Ed



Post 26

Sunday, December 28, 2003 - 12:08pmSanction this postReply
Bookmark
Link
Edit
I enjoyed reading this thread. I would like to make some comments.

It seems that when discussing information that is highly dependant on reason and inference, it is vital to accurately define the terms we use, as it seems many people imply different meanings on those terms.

Quote: "a POTENTIAL CAPACITY does not equal an ACTUAL capacity".

This is a good example of a bad phrase. To me, the phrase 'potential capacity' is wrong. An entity either has some capacity or does not have it. It might potentially have some capacity, but there is no such thing as a potential capacity. 'Potential' here should modify the verb, hence the adverbial use is correct.

To say a human has a potential capacity for language is wrong. 'Potential' should be omitted or used as an adverb instead, as in saying humans potentially have a capacity for learning.

We can also use 'potential' as a noun, as in saying humans have the potential to speak language. These uses of the word 'potential' overlap somewhat, and illustrate nicely the linguistic semantec-barrier that must be overcome.

One might say humans have the potential to learn language. This has precisely the same meaning as saying humans have the capacity to learn language. In this sense, 'capacity' and the noun form of 'potential' are often interchangable. Care must be taken in this manner to bring the desired meaning across cleary.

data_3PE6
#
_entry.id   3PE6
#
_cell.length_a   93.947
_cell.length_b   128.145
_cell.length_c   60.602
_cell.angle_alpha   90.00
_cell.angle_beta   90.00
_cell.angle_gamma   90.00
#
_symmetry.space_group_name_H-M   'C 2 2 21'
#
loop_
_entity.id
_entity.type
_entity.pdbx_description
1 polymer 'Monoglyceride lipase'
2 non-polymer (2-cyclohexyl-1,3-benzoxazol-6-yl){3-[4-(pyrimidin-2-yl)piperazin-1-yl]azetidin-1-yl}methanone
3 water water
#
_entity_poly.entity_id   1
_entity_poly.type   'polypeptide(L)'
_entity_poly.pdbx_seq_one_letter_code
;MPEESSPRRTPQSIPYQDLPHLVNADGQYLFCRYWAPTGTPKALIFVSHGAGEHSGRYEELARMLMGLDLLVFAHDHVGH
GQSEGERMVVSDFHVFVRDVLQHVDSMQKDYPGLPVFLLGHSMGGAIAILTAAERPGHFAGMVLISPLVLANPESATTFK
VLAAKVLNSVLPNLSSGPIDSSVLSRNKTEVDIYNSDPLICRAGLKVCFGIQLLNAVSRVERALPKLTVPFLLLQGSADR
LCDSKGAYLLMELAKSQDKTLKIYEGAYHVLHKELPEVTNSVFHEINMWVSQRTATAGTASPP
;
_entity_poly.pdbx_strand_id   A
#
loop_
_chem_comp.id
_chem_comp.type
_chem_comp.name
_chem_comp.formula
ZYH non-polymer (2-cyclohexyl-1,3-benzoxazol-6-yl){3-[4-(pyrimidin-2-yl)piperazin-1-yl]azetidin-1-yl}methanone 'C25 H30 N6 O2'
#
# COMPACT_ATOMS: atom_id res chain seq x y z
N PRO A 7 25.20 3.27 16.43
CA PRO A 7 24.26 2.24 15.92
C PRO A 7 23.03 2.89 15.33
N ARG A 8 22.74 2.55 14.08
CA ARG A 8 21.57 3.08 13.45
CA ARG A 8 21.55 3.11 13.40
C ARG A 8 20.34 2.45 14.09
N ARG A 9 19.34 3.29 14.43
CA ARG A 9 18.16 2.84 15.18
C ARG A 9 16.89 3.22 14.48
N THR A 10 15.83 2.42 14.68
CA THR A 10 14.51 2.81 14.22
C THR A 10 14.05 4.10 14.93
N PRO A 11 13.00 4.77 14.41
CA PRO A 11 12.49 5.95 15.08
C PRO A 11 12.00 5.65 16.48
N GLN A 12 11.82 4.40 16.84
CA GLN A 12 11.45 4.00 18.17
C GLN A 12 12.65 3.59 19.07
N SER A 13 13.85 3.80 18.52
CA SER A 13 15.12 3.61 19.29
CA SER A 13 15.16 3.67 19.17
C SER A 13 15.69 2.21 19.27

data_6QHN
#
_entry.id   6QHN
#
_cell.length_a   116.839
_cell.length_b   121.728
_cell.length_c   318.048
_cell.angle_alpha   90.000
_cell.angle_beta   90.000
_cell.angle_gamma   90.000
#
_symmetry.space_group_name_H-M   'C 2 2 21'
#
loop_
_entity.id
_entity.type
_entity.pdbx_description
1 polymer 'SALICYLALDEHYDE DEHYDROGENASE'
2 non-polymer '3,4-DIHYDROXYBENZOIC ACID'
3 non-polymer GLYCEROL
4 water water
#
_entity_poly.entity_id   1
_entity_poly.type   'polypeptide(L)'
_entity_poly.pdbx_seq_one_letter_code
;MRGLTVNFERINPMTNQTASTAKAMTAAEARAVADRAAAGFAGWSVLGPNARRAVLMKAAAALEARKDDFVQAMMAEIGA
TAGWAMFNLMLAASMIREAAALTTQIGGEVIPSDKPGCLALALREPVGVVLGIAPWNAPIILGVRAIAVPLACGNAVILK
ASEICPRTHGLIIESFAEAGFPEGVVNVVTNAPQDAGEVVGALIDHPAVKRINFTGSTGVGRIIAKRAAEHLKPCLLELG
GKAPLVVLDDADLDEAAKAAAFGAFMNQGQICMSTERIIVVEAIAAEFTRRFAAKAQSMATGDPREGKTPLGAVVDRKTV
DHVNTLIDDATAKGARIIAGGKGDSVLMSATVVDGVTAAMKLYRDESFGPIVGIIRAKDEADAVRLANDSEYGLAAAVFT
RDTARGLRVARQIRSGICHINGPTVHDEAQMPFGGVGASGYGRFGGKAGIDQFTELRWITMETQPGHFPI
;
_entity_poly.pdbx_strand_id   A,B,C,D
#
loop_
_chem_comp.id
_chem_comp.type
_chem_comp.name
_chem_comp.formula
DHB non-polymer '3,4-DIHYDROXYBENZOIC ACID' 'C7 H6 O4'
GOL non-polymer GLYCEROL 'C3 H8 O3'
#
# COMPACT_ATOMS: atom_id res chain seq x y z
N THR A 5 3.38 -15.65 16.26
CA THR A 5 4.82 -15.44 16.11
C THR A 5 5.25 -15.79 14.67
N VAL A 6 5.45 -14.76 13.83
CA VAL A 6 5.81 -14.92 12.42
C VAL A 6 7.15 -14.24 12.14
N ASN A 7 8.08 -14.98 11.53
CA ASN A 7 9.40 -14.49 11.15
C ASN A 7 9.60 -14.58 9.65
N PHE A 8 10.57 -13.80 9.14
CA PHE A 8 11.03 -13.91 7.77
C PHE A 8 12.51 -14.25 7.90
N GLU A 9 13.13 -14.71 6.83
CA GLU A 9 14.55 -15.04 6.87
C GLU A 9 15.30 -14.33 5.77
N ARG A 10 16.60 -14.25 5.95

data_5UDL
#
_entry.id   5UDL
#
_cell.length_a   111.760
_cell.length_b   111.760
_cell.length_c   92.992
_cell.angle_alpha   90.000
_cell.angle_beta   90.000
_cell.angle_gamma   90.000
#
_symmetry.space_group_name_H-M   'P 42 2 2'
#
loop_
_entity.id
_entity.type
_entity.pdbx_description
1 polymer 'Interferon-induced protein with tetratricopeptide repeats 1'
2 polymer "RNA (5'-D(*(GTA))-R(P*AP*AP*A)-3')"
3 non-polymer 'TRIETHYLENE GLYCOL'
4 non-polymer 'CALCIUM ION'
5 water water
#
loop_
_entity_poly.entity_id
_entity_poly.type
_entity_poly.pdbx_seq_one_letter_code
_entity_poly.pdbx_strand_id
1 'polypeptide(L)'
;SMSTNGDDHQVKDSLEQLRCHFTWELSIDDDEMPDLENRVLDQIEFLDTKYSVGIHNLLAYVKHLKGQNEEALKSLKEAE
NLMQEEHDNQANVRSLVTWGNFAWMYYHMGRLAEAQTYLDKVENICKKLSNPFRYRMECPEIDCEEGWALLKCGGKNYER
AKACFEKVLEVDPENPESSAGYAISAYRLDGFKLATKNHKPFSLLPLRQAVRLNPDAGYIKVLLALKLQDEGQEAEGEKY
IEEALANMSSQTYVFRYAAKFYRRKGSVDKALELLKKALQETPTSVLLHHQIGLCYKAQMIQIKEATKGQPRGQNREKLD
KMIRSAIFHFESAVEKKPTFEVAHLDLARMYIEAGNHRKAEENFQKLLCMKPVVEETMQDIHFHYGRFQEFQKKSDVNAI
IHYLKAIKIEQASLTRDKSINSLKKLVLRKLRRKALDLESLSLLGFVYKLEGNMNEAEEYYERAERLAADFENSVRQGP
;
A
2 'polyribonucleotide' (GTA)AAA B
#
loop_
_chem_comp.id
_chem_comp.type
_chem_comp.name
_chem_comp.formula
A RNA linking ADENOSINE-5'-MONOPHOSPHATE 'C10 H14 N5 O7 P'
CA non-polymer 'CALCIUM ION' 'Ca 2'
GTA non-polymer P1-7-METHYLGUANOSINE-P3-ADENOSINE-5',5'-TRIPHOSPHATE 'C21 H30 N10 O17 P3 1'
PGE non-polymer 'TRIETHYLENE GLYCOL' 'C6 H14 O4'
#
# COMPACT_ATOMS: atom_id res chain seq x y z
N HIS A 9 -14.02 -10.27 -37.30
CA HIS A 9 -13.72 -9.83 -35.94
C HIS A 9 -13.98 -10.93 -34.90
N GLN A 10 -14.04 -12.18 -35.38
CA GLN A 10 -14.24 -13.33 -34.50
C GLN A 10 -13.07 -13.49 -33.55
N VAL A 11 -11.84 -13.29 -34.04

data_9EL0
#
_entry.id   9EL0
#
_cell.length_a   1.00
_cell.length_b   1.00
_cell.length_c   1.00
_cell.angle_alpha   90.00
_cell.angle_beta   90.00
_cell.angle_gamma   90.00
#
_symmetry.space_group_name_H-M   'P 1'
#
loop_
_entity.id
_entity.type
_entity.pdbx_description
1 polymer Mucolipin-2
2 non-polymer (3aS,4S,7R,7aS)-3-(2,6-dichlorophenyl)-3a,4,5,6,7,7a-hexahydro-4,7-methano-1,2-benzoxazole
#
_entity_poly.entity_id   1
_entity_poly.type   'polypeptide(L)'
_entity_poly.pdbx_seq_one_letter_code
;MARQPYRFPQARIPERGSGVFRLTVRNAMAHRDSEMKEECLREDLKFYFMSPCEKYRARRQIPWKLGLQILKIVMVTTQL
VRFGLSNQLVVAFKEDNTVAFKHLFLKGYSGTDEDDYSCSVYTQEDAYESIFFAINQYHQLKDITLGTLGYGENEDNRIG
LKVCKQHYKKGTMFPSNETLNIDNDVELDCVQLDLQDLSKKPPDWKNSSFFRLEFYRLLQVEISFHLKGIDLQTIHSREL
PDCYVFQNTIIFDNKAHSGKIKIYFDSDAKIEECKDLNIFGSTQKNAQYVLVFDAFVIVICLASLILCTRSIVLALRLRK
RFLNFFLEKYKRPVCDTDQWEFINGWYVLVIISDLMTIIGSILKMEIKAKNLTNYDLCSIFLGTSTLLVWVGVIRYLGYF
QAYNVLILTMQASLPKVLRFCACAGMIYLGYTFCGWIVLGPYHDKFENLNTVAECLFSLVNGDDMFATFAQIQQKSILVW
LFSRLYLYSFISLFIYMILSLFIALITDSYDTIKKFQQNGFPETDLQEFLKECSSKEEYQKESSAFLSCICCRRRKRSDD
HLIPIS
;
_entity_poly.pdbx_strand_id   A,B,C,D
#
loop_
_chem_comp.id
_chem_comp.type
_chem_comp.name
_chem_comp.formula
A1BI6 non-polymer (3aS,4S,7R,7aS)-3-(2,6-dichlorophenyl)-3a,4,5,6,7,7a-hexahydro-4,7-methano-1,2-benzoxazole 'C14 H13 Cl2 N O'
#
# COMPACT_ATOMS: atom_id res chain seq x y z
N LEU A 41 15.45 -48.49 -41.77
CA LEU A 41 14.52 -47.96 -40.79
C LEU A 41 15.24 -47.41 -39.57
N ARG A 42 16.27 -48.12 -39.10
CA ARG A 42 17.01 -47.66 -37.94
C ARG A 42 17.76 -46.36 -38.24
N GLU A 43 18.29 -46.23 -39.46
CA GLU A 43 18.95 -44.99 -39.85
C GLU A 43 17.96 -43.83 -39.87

Quote: "The most that you can say about these 'brain algorithms' is that they represent POTENTIAL CAPACITY."

As said above, 'potential capacity' here should be simply 'capacity'. A person can potentially learn language because they have the capacity to do so.

OK, enough of that. Now for some of Henry's questions.

Quote: "Do you acknowledge that there is a qualitative difference between the CAPACITY for particular knowledge (such as language), and the POTENTIAL FOR LEARNING that knowledge?"

It seems the difference here is that an entity with the capacity to learn language but missing the capacity for language will never master language, as they don't have the capacity for it (the capacity of having the knowledge).

An entity with the capacity for language but without the capacity to learn langauge could know language, but that knowledge wouldn't have been able to be got through learning.

In this regard I would say there is a qualitative difference.